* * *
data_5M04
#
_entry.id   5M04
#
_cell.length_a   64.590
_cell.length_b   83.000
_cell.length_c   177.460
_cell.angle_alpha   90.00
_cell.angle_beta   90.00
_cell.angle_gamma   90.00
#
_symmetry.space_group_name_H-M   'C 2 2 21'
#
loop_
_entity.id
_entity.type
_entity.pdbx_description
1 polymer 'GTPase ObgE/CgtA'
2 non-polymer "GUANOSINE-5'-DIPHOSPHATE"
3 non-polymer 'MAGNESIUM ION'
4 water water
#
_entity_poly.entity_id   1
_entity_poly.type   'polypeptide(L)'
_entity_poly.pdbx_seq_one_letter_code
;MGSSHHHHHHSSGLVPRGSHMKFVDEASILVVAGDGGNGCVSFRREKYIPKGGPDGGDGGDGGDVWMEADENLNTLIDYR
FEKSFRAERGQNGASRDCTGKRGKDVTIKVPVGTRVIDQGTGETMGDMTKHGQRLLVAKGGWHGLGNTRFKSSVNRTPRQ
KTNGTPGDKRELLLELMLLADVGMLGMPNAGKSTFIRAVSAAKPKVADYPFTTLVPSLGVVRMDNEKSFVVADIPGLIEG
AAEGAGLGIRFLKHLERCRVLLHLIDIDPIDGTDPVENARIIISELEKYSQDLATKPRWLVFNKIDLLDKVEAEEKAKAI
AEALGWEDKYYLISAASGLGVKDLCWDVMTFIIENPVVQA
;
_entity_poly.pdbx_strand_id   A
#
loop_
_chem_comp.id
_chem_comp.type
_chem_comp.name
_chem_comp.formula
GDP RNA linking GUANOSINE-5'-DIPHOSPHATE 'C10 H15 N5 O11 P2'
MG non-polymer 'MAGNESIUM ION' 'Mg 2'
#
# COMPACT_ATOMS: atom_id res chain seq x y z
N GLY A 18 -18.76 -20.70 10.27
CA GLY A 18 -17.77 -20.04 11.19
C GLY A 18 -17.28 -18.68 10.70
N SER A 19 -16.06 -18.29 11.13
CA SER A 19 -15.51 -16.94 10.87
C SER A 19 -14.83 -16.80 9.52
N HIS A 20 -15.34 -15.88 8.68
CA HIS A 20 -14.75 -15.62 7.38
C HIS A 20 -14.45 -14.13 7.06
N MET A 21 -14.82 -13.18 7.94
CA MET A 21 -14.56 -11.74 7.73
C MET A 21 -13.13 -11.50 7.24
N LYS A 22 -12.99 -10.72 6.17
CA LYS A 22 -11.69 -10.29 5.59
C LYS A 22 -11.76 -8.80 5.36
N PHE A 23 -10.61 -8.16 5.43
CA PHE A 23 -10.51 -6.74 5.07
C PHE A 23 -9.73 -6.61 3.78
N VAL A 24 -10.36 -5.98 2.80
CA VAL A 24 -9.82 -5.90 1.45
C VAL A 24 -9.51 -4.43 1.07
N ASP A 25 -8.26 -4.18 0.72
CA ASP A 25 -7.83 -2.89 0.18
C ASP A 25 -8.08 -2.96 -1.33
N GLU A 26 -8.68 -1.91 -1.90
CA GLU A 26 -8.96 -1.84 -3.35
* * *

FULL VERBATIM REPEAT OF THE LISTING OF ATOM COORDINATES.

data_5M04
#
_entry.id   5M04
#
_cell.length_a   64.590
_cell.length_b   83.000
_cell.length_c   177.460
_cell.angle_alpha   90.00
_cell.angle_beta   90.00
_cell.angle_gamma   90.00
#
_symmetry.space_group_name_H-M   'C 2 2 21'
#
loop_
_entity.id
_entity.type
_entity.pdbx_description
1 polymer 'GTPase ObgE/CgtA'
2 non-polymer "GUANOSINE-5'-DIPHOSPHATE"
3 non-polymer 'MAGNESIUM ION'
4 water water
#
_entity_poly.entity_id   1
_entity_poly.type   'polypeptide(L)'
_entity_poly.pdbx_seq_one_letter_code
;MGSSHHHHHHSSGLVPRGSHMKFVDEASILVVAGDGGNGCVSFRREKYIPKGGPDGGDGGDGGDVWMEADENLNTLIDYR
FEKSFRAERGQNGASRDCTGKRGKDVTIKVPVGTRVIDQGTGETMGDMTKHGQRLLVAKGGWHGLGNTRFKSSVNRTPRQ
KTNGTPGDKRELLLELMLLADVGMLGMPNAGKSTFIRAVSAAKPKVADYPFTTLVPSLGVVRMDNEKSFVVADIPGLIEG
AAEGAGLGIRFLKHLERCRVLLHLIDIDPIDGTDPVENARIIISELEKYSQDLATKPRWLVFNKIDLLDKVEAEEKAKAI
AEALGWEDKYYLISAASGLGVKDLCWDVMTFIIENPVVQA
;
_entity_poly.pdbx_strand_id   A
#
loop_
_chem_comp.id
_chem_comp.type
_chem_comp.name
_chem_comp.formula
GDP RNA linking GUANOSINE-5'-DIPHOSPHATE 'C10 H15 N5 O11 P2'
MG non-polymer 'MAGNESIUM ION' 'Mg 2'
#
# COMPACT_ATOMS: atom_id res chain seq x y z
N GLY A 18 -18.76 -20.70 10.27
CA GLY A 18 -17.77 -20.04 11.19
C GLY A 18 -17.28 -18.68 10.70
N SER A 19 -16.06 -18.29 11.13
CA SER A 19 -15.51 -16.94 10.87
C SER A 19 -14.83 -16.80 9.52
N HIS A 20 -15.34 -15.88 8.68
CA HIS A 20 -14.75 -15.62 7.38
C HIS A 20 -14.45 -14.13 7.06
N MET A 21 -14.82 -13.18 7.94
CA MET A 21 -14.56 -11.74 7.73
C MET A 21 -13.13 -11.50 7.24
N LYS A 22 -12.99 -10.72 6.17
CA LYS A 22 -11.69 -10.29 5.59
C LYS A 22 -11.76 -8.80 5.36
N PHE A 23 -10.61 -8.16 5.43
CA PHE A 23 -10.51 -6.74 5.07
C PHE A 23 -9.73 -6.61 3.78
N VAL A 24 -10.36 -5.98 2.80
CA VAL A 24 -9.82 -5.90 1.45
C VAL A 24 -9.51 -4.43 1.07
N ASP A 25 -8.26 -4.18 0.72
CA ASP A 25 -7.83 -2.89 0.18
C ASP A 25 -8.08 -2.96 -1.33
N GLU A 26 -8.68 -1.91 -1.90
CA GLU A 26 -8.96 -1.84 -3.35